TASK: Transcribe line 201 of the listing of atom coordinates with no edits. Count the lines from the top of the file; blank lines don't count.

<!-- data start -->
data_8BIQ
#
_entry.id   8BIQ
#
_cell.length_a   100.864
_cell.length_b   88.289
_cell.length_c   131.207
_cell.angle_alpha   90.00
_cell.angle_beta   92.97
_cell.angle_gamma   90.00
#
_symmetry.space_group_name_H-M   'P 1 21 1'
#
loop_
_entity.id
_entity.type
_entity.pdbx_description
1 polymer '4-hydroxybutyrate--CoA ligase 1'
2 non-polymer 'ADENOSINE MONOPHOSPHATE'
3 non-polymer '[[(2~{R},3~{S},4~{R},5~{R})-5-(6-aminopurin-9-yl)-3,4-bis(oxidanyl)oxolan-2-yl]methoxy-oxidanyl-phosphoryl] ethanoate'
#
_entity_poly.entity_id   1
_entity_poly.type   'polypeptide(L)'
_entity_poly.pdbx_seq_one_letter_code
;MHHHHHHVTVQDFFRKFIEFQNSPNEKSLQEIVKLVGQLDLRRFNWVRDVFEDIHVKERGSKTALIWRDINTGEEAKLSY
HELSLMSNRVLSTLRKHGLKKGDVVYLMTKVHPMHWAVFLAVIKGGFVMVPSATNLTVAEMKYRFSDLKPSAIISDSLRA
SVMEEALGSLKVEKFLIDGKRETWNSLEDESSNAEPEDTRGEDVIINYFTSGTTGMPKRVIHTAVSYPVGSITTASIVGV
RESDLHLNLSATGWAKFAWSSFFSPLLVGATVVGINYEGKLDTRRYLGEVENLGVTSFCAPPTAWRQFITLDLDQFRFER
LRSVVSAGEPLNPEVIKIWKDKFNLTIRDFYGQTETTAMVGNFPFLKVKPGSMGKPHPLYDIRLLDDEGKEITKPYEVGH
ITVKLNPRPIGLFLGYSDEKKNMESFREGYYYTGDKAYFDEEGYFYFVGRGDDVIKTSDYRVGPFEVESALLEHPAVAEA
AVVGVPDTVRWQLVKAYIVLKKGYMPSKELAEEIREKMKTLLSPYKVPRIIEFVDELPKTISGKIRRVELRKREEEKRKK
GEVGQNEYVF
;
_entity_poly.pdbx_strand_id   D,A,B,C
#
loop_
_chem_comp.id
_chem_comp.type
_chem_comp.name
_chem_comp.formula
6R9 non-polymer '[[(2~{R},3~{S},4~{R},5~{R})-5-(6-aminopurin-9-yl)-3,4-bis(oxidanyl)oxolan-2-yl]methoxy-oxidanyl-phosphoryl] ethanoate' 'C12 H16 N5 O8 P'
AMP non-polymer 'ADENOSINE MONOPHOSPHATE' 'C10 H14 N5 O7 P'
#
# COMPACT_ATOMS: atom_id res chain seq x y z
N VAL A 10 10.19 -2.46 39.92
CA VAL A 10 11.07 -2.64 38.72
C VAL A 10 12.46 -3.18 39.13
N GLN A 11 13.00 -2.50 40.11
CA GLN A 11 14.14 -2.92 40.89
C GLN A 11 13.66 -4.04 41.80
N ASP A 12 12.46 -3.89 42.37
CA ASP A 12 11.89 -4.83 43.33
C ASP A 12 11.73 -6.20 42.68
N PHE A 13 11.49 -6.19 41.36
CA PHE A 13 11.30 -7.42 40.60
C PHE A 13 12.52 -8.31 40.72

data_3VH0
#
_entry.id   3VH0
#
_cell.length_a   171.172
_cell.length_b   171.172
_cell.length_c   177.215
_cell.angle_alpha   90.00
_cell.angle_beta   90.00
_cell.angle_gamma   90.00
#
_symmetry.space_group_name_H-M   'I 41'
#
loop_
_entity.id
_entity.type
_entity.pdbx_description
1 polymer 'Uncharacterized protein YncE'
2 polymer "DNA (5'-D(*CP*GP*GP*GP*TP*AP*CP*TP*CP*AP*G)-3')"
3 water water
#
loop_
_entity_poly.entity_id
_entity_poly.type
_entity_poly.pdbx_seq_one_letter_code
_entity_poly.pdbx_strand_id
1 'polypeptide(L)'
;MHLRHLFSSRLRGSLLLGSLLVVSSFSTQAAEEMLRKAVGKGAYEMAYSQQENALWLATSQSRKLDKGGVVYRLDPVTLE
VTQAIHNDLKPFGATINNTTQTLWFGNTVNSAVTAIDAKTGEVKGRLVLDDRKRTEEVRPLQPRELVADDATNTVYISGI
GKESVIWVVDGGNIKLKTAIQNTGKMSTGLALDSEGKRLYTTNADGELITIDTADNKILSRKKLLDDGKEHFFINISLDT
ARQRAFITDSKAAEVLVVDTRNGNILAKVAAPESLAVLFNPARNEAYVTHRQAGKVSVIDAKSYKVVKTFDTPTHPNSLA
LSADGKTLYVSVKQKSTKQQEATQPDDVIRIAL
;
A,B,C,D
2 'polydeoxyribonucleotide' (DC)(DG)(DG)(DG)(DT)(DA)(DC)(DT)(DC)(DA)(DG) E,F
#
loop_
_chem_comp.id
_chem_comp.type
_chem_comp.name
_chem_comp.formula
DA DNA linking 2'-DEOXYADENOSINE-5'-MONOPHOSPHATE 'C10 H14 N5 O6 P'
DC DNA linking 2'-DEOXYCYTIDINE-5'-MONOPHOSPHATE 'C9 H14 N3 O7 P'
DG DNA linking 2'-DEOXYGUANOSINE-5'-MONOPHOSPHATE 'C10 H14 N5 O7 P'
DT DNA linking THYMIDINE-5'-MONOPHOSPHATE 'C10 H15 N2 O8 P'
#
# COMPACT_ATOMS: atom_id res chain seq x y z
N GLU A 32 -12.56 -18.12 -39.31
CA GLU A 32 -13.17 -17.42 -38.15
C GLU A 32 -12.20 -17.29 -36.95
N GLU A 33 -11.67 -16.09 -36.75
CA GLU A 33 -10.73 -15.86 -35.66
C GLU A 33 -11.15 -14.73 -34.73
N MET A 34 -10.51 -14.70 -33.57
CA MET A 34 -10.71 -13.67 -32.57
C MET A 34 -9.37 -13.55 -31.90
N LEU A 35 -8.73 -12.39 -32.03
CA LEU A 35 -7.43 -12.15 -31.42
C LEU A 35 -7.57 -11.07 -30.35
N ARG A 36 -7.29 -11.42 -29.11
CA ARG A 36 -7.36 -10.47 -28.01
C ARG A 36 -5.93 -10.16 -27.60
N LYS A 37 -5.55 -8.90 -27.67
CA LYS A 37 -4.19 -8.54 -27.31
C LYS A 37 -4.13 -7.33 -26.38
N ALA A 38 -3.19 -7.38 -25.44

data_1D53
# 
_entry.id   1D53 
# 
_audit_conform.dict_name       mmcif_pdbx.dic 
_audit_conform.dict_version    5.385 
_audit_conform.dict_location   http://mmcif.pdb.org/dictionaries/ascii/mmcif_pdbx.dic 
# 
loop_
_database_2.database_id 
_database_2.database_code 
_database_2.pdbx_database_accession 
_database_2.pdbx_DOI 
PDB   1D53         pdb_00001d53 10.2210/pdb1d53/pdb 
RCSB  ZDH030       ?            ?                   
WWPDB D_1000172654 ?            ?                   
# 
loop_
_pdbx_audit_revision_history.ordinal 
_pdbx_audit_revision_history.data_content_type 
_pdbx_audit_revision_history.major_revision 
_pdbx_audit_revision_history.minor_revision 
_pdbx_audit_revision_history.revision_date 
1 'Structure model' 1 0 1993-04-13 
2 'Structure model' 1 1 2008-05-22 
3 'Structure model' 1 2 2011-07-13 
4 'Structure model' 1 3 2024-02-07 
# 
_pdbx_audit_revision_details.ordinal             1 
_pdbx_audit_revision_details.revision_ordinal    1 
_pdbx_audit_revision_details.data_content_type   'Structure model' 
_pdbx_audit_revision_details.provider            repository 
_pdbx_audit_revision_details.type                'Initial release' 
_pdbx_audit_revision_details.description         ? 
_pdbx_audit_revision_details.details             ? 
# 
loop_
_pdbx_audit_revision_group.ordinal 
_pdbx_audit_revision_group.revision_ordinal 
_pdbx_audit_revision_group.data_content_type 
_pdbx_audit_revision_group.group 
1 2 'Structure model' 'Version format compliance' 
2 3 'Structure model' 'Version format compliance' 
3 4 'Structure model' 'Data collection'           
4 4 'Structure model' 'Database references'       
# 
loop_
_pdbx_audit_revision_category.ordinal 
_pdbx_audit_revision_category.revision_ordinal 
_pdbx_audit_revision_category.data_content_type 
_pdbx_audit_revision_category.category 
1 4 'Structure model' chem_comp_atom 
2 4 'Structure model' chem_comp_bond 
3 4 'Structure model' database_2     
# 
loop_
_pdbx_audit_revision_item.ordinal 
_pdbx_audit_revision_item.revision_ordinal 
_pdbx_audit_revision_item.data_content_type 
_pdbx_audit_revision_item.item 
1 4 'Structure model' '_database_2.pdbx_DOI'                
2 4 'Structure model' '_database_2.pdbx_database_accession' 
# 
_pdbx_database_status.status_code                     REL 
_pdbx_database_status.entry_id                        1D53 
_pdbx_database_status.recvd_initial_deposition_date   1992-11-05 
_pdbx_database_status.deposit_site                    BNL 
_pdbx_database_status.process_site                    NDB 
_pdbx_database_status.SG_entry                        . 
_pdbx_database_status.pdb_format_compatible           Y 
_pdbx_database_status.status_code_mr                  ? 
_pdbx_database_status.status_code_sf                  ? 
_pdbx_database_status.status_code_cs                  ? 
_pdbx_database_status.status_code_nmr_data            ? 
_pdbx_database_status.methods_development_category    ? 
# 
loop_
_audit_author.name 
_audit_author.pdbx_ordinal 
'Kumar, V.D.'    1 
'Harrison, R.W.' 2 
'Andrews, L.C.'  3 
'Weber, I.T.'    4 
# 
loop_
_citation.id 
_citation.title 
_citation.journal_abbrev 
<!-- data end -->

_audit_author.pdbx_ordinal 